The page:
Whether you aspire to the freedom of independently preparing meals or wish to unleash your inner ‘Masterchef’ with greater freedom in the kitchen, we provide tips for safe kitchen practices, simple kitchen tweaks and low-cost, cooking-specific assistive technology.
When it comes to independence, being able to prepare your own meals is a worthy priority. Not only does having resources to match your capacities and limitations allow you the freedom to choose your own meals and provide flexibility, but being able to nourish your body with the nutrition it needs is an important and satisfying part of self-care. Whether you or someone in your care is working towards greater independence or wishes to pursue a passion for cooking as a leisure activity, here are some practical tips to get started.
Configure your kitchen
For people with limited mobility, functional difficulties that affect use of regular kitchen equipment or low vision, kitchen configuration can either enable or prohibit successful and safe cooking. If you’re living alone or in a shared environment without ongoing assistance, this will likely be a key consideration during a home assessment by an occupational therapist, who may make recommendations for modifications and/or assistive technology to enable maximum independence in a safe environment. However, in many cases, major expensive modifications are not required. Inexpensive items such as mobile cutting benches and storage trolleys and height-adjustable wall-mount racks and shelves can greatly enhance accessibility and manoeuvrability around the kitchen. Low-cost cooking-specific assistive technology can also positively transform your experience of cooking and enable you to harness your capacities. Here are some ideas for setting up a kitchen that’s right for you (they’re rental property friendly):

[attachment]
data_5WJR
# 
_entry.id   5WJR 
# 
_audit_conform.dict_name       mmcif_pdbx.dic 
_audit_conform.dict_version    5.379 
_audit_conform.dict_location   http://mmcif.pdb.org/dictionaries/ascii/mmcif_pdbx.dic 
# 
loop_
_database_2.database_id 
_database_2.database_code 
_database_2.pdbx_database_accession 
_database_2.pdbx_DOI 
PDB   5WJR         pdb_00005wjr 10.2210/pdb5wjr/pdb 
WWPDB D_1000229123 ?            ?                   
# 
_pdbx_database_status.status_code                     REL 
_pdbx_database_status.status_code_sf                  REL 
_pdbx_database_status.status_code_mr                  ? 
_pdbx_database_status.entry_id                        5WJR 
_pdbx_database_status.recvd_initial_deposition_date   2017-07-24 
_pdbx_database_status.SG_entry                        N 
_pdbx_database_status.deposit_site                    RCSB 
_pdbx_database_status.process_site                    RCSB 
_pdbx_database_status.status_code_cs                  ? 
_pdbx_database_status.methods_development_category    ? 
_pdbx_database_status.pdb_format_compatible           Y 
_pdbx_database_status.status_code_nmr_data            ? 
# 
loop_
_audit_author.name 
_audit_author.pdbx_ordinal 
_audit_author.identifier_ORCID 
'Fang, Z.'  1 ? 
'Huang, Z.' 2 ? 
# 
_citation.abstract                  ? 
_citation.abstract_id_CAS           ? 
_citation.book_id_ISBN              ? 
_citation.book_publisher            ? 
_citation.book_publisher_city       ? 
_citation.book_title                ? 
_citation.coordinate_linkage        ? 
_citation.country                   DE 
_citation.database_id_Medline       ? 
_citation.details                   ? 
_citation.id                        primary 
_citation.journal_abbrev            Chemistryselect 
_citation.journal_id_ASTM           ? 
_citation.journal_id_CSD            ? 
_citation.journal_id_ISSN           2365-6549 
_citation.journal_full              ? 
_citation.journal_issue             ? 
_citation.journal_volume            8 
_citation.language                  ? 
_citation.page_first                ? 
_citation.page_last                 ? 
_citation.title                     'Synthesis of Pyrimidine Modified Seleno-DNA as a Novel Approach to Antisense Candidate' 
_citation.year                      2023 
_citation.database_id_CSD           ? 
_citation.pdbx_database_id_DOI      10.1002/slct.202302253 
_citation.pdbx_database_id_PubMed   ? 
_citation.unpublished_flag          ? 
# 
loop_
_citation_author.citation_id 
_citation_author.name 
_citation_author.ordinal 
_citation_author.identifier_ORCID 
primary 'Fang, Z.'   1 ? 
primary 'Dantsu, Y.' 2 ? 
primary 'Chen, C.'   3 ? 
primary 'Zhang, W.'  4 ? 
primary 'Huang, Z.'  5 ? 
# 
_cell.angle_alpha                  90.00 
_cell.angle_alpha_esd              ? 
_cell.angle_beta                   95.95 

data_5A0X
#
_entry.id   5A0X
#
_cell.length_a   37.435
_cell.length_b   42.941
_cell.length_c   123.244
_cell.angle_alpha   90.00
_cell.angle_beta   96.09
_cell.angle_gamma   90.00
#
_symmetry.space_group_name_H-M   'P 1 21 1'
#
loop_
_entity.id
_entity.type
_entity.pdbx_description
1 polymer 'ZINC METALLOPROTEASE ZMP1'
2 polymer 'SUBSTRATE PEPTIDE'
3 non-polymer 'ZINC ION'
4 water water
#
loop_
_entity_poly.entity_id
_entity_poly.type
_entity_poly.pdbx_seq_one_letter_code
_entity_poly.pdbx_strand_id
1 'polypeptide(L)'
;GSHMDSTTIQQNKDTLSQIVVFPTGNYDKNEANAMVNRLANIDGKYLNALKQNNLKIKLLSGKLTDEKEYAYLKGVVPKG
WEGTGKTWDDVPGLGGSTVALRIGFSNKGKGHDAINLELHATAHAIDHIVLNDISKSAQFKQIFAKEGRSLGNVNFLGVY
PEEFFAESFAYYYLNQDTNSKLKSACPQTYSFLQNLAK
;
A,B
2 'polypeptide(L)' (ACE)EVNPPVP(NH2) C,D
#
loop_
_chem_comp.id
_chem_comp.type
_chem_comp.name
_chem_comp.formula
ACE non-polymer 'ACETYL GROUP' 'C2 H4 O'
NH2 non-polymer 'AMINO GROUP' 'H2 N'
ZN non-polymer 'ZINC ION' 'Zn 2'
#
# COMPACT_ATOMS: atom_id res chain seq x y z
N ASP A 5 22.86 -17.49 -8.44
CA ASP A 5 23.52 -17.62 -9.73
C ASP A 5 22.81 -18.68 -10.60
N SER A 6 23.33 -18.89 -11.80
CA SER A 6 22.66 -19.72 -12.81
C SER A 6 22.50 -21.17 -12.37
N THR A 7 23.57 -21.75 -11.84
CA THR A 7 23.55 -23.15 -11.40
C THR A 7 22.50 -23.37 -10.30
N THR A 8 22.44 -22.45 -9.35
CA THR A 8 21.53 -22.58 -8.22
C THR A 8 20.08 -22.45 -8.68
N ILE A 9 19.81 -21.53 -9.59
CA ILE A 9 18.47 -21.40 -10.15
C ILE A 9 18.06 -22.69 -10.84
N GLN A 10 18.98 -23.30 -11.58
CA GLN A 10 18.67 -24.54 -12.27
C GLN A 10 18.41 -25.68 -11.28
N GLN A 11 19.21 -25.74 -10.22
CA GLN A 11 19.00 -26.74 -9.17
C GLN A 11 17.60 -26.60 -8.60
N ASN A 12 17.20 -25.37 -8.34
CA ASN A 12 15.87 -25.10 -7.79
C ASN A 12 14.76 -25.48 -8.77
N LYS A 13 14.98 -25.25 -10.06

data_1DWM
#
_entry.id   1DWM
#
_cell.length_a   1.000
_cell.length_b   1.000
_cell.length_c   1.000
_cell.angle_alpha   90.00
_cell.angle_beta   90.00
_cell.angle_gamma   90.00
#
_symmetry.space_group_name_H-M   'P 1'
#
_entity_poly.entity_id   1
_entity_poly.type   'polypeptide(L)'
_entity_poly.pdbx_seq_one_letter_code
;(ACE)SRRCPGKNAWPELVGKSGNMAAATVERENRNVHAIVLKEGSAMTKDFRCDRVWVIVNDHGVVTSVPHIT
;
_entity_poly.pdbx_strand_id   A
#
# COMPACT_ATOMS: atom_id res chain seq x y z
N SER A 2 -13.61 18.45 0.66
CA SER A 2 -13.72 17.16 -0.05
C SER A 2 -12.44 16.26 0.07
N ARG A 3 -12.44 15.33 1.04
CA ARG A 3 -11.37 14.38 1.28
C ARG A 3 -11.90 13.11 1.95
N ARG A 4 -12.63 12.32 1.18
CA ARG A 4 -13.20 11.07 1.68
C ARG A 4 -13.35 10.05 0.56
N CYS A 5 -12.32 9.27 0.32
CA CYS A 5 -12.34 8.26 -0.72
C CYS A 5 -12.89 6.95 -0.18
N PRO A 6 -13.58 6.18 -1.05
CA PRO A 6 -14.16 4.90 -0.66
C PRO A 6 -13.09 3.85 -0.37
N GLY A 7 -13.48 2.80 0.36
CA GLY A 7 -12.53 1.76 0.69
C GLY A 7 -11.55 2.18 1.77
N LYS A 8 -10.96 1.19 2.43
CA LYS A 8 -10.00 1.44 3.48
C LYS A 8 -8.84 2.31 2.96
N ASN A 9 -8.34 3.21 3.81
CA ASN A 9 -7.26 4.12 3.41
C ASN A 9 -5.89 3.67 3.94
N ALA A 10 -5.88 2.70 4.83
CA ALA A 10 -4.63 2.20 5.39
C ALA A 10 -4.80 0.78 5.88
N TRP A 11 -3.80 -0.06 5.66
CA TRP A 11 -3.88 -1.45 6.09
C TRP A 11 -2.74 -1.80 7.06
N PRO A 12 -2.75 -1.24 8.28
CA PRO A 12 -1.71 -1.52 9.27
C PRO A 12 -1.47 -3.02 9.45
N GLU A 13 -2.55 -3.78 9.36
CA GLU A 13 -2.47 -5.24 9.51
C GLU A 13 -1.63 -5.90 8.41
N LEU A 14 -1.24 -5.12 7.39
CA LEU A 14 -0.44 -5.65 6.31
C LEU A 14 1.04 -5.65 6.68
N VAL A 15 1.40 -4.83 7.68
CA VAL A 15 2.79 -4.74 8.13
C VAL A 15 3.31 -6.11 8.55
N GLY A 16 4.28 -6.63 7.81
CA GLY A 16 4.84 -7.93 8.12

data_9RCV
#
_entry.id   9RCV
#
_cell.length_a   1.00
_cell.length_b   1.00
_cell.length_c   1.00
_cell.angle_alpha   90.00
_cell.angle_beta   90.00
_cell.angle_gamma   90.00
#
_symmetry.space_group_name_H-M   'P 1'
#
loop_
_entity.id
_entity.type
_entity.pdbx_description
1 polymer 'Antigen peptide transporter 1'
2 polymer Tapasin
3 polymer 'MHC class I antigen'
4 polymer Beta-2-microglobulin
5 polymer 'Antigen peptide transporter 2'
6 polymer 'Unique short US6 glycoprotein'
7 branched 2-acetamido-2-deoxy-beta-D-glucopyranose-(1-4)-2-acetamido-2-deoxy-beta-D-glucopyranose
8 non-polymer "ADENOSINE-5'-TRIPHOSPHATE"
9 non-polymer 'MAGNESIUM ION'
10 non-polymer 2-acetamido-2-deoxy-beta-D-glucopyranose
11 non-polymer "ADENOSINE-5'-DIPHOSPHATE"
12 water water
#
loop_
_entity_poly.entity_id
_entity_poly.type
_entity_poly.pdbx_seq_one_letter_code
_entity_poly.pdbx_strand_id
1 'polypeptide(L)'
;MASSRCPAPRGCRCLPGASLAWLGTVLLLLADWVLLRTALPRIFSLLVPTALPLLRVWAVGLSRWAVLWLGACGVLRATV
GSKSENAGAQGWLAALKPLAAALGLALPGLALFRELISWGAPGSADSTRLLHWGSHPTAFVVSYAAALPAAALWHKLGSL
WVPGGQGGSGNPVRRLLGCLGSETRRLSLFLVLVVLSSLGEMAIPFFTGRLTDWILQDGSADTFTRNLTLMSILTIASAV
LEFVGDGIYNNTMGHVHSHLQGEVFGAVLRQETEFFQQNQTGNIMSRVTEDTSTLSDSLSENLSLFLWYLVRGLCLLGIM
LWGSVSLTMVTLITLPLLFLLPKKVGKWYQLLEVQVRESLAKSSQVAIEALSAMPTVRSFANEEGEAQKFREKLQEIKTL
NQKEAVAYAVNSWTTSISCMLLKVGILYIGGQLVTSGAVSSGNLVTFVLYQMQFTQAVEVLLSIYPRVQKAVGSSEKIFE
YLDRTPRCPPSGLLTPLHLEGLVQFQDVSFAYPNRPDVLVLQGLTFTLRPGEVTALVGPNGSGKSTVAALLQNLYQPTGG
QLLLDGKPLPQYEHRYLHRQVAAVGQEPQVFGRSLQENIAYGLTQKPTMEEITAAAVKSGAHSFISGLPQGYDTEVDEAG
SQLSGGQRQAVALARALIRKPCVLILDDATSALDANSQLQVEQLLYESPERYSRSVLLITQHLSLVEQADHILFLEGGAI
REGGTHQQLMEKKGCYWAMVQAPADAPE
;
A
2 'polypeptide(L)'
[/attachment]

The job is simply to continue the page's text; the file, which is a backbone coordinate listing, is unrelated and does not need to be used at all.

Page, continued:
- If standing at a kitchen bench is difficult or impossible, consider whether a stool would work for you. If you use a wheelchair, an adjustable-height bench or low bench on wheels may enable you to perform cooking tasks and move freely and safely around the kitchen.
- Ensure that everything you need is easy to access. This may mean keeping certain items on the bench, adding more lower shelves to a cupboard or pantry and using low surfaces such as the floor of cupboards.
- To save space and enable easy access to frequently used items, adhesive hooks at an appropriate height can be an easy and inexpensive solution. Kitchen storage racks (either upright on wheels or those that adhere to a wall at the appropriate height) can also be good options.
2. Plan meals and shopping
If your mobility is limited and shopping is difficult or requires the assistance of a carer or support worker, or you have groceries home delivered (with a delivery fee for each order), it makes sense to limit shopping trips. However, doing this while ensuring that you have everything you need requires planning and discipline. If you’re not used to following a structured meal planning and shopping regimen, it may take time and additional support to set up a workable structure. Here are some possibilities to consider:
- Creating a system may include bookmarking or printing out recipes you like on the Internet on your own or with a member of your support team, allocating them to meals you require for the week and creating a shopping list.
- If you have a regular helper for grocery shopping, it’s helpful to let them know what you’re doing and to involve them in establishing a process.
- If a recipe is ambitious for your level of confidence or practice, consider asking a support worker, family member or friend to attend the first time you try the recipe. This can lend extra reassurance and help you to grow your confidence.